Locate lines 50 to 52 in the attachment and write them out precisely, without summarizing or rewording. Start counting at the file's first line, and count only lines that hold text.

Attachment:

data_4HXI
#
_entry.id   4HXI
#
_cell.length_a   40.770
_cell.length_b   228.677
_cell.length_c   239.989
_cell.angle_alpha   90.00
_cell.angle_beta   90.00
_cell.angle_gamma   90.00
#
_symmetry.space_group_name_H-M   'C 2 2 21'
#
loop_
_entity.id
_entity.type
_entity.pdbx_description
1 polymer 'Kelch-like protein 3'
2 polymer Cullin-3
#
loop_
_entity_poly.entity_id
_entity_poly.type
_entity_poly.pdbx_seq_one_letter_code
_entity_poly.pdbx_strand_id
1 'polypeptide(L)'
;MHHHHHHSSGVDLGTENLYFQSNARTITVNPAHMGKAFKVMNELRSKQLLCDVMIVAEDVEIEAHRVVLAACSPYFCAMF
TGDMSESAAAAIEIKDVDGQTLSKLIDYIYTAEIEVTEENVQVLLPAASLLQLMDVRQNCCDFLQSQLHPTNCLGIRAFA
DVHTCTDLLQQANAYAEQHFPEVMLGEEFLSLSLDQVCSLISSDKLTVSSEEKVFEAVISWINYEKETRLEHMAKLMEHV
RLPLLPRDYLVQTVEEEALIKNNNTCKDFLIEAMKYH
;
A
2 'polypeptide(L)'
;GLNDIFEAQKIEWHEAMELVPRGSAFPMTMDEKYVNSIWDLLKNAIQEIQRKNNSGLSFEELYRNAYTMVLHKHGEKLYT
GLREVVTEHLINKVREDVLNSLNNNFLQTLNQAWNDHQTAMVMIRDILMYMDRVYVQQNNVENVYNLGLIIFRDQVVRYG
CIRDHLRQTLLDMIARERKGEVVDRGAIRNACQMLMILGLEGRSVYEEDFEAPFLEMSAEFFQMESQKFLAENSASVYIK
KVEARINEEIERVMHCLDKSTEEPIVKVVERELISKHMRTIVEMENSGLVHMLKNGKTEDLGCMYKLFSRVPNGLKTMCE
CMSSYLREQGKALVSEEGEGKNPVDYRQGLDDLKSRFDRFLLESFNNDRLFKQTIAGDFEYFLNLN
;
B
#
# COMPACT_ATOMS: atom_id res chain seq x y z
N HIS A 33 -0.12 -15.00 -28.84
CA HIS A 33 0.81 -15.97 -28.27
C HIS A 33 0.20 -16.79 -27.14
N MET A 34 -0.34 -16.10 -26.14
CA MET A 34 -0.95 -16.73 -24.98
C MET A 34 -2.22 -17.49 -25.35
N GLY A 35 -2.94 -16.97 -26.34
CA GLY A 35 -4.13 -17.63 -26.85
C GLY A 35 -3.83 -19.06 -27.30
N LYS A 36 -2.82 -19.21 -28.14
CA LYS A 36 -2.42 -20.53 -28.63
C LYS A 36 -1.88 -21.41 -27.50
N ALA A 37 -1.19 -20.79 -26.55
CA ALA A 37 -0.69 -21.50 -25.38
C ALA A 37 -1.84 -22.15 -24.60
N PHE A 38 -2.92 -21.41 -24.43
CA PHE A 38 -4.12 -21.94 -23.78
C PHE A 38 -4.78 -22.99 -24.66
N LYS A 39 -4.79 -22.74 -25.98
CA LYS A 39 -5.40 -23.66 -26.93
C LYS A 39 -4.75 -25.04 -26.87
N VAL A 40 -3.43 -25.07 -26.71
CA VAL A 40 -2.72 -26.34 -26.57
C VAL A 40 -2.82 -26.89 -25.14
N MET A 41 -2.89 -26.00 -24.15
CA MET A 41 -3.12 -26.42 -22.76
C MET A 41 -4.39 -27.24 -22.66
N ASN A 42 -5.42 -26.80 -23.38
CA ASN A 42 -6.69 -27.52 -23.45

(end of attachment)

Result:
CA GLY A 35 -4.13 -17.63 -26.85
C GLY A 35 -3.83 -19.06 -27.30
N LYS A 36 -2.82 -19.21 -28.14